It's not just laziness, it's actually a lot of fun for the players to know more than the characters. Consider a suspenseful movie scene. If we know less than the character, we try to understand what's going on and frantically try to make sense of what's going on. If we know exactly what the character knows, it can be immersive. If we know more than the character, it's suspenseful. If the character enters a room and we know there's a killer hiding behind the door, it's more suspenseful than if we are as surprised as the character when the killer emerges.

I know that some players put immersion as the single highest goal of any RPG session, but I don't. I much prefer to be a simultaneous participant in and audience of the story.

(Obvious spoilers for the scenario now.)

In Chariots, I was the GM with three players experienced in other games. The hidden android player didn't get any extra instructions, I just told him "yes, you have the correct agenda" because the name on top was different. After each act, I collected the agendas and just told the players one by one without disclosing the agenda: "You get a story point... *turns to next player* hmm, you don't", and so on.

They were a bit suspicious of each other, but in act 1, the agendas are not in conflict, so they got along well. In act 2, the Weyland-Yutani rep PC was killed, and the player decided to take over the Weyland-Yutani rep NPC. They had already found the lab with the vials of black liquid and had assembled in the cockpit of the Cronus. As soon as he read his new agenda, the player asked "No one's paying any attention to me, right? I leave for the med bay and take on of the black liquid vials!" The other players basically cheered, because it was such a cinematic thing, especially as she was ambushed by a neomorph in the same scene and killed in one round. It was like taken from a movie: she betrayed the group and was immediately punished for it.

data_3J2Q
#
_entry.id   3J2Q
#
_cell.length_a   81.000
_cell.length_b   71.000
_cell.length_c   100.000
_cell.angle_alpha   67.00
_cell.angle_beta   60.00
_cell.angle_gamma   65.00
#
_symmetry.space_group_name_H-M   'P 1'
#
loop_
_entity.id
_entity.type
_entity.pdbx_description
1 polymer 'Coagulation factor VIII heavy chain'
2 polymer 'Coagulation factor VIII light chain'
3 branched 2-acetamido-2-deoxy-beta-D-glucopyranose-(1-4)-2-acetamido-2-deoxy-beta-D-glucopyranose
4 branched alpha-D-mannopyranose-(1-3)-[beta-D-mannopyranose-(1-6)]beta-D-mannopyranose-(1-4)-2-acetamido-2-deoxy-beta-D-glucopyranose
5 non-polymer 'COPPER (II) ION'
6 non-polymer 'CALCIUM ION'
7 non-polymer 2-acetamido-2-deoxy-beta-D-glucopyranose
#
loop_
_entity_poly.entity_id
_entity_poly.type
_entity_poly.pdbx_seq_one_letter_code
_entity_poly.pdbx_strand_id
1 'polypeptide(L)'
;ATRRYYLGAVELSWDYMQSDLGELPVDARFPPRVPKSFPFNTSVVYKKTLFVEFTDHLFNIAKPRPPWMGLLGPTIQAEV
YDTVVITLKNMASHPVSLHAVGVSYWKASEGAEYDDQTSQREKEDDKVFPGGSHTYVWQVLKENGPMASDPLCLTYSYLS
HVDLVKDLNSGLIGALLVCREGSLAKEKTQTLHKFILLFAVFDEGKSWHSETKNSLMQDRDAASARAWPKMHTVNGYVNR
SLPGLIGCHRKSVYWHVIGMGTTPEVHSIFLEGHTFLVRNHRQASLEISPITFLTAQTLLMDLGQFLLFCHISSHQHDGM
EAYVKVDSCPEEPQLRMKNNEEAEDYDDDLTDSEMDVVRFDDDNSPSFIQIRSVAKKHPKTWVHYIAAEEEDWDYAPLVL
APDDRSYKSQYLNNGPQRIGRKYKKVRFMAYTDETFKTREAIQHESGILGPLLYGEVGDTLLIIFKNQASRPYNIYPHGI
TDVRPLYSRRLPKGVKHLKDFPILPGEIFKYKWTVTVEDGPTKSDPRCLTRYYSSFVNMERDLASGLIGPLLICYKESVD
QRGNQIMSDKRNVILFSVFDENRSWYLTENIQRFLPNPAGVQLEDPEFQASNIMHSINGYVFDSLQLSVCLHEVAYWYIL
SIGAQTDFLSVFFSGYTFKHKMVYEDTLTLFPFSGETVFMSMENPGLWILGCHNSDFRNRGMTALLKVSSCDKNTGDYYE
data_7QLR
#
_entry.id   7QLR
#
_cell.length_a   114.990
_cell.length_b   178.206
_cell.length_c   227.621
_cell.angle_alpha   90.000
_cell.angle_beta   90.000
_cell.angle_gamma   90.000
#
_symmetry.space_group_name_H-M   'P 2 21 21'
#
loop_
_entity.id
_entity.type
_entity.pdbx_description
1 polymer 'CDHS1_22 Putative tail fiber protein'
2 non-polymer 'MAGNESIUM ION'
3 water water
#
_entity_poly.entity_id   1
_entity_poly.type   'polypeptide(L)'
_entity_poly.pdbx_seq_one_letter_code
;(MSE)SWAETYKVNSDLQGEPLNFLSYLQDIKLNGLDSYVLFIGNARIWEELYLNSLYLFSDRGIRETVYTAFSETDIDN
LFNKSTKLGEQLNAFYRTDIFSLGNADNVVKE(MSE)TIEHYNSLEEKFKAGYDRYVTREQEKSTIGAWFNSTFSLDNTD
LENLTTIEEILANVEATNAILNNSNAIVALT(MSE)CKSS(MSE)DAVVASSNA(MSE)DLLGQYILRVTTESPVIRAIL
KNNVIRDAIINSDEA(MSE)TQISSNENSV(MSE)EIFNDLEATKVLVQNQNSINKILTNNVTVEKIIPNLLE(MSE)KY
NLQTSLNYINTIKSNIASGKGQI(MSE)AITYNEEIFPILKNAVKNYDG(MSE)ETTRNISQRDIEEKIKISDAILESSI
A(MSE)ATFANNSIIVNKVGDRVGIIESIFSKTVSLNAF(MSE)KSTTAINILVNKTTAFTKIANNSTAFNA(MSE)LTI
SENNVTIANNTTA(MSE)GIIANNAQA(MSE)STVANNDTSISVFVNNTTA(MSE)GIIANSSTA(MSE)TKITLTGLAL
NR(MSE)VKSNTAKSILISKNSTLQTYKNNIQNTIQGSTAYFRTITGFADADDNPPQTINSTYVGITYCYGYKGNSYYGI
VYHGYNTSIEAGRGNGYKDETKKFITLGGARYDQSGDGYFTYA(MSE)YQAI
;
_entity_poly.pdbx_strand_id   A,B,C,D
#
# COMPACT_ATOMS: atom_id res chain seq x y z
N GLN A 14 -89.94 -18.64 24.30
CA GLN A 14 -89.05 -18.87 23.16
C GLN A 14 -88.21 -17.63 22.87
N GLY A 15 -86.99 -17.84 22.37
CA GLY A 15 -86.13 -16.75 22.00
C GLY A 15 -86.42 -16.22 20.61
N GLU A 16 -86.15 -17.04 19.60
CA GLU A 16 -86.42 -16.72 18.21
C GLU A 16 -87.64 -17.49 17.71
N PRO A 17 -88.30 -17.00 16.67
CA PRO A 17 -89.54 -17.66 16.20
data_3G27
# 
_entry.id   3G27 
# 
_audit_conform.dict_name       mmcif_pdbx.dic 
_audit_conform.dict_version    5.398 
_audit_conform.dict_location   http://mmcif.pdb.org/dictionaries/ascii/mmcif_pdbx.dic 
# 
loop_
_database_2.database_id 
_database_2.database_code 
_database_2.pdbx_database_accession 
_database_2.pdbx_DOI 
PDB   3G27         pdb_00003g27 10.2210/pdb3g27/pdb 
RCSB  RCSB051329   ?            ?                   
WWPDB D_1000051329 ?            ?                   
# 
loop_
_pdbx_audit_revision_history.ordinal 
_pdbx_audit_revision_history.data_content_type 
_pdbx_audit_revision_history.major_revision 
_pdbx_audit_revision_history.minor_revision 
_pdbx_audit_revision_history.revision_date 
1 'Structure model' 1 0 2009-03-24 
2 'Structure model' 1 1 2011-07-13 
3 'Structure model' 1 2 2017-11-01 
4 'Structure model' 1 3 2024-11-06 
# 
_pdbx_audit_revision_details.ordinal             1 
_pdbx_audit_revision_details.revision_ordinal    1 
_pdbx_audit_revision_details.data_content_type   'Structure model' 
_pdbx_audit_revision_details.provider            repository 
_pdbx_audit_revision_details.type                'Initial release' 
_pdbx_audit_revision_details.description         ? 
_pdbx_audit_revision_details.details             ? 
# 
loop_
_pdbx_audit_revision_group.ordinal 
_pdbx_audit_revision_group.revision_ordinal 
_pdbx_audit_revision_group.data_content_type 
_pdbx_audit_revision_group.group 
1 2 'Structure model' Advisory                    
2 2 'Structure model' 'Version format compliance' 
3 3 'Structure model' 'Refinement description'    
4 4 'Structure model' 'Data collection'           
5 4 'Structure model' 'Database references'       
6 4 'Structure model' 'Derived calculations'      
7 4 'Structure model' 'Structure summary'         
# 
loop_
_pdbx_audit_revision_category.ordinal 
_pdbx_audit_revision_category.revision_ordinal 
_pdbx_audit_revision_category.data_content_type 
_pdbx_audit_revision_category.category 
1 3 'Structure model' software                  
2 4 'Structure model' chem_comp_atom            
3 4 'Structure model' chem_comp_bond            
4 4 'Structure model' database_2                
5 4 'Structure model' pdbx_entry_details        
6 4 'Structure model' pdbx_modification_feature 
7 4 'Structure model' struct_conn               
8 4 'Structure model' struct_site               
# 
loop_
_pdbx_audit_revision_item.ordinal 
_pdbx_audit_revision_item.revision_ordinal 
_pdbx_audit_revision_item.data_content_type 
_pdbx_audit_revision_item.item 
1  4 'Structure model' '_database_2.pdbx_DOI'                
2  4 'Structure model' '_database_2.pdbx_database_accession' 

The other real betrayal was when Lucas the android revealed himself. He walked off with the doctor NPC (now played by the Weyland-Yutani player mentioned before) and the android Ava and shot them both with a shotgun. Since this was PvP I should have taken control of his character after the scene, but I'm so used to games where players can have their separate stories that I forgot. He continued to find the other PC and shot him too. He then steered the ship towards human space, leaving the two NPCs doing a spacewalk to repair the ship stranded on the outside!

My point is that this was all in the open, at least after things had been revealed. The Lucas player said afterwards that he had some questions during the session on what he could or could not do to sabotage the mission, but he just kept playing to the best of his ability and it all turned out great. If the players *really* had wanted to be secretive, I would have made them pass me a written note, and if possible, I would have answered "Yes" or "No".